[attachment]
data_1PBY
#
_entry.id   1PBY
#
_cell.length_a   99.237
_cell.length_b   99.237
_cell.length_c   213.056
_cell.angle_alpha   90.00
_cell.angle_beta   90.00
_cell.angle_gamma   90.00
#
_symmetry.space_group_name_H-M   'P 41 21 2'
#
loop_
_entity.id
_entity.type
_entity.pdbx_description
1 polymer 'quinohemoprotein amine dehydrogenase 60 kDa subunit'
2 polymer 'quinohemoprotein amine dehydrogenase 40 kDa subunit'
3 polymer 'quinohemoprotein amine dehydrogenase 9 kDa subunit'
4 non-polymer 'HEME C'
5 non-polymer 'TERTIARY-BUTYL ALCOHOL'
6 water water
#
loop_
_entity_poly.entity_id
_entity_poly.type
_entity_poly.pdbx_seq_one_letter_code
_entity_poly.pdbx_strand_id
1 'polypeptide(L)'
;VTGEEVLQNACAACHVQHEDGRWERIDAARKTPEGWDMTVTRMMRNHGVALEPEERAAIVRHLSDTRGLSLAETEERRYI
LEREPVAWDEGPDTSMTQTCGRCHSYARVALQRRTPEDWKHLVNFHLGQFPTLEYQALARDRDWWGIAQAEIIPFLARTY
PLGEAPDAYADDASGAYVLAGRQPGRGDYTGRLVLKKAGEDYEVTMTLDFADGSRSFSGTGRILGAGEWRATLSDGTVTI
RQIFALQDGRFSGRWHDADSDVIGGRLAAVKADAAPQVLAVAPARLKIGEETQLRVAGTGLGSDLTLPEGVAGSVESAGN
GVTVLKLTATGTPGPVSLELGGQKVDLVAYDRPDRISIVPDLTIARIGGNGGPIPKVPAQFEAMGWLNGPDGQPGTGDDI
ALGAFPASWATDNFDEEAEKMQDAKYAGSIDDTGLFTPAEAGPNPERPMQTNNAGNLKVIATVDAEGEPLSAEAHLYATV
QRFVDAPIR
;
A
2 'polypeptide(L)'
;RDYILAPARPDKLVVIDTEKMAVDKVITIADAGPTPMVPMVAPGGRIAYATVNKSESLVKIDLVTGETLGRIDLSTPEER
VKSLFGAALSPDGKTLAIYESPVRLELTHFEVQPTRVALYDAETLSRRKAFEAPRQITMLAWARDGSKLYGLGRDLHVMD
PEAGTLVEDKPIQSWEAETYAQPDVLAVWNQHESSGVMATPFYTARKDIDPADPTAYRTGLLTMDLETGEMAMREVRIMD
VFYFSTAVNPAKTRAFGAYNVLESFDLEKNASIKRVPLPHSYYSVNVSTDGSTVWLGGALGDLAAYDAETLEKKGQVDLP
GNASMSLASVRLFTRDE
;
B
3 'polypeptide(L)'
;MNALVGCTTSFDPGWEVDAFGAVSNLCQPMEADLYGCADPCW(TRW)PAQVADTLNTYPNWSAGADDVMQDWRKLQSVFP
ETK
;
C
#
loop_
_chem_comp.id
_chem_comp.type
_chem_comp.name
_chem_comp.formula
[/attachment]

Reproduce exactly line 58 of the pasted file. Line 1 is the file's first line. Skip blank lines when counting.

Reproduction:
_chem_comp.formula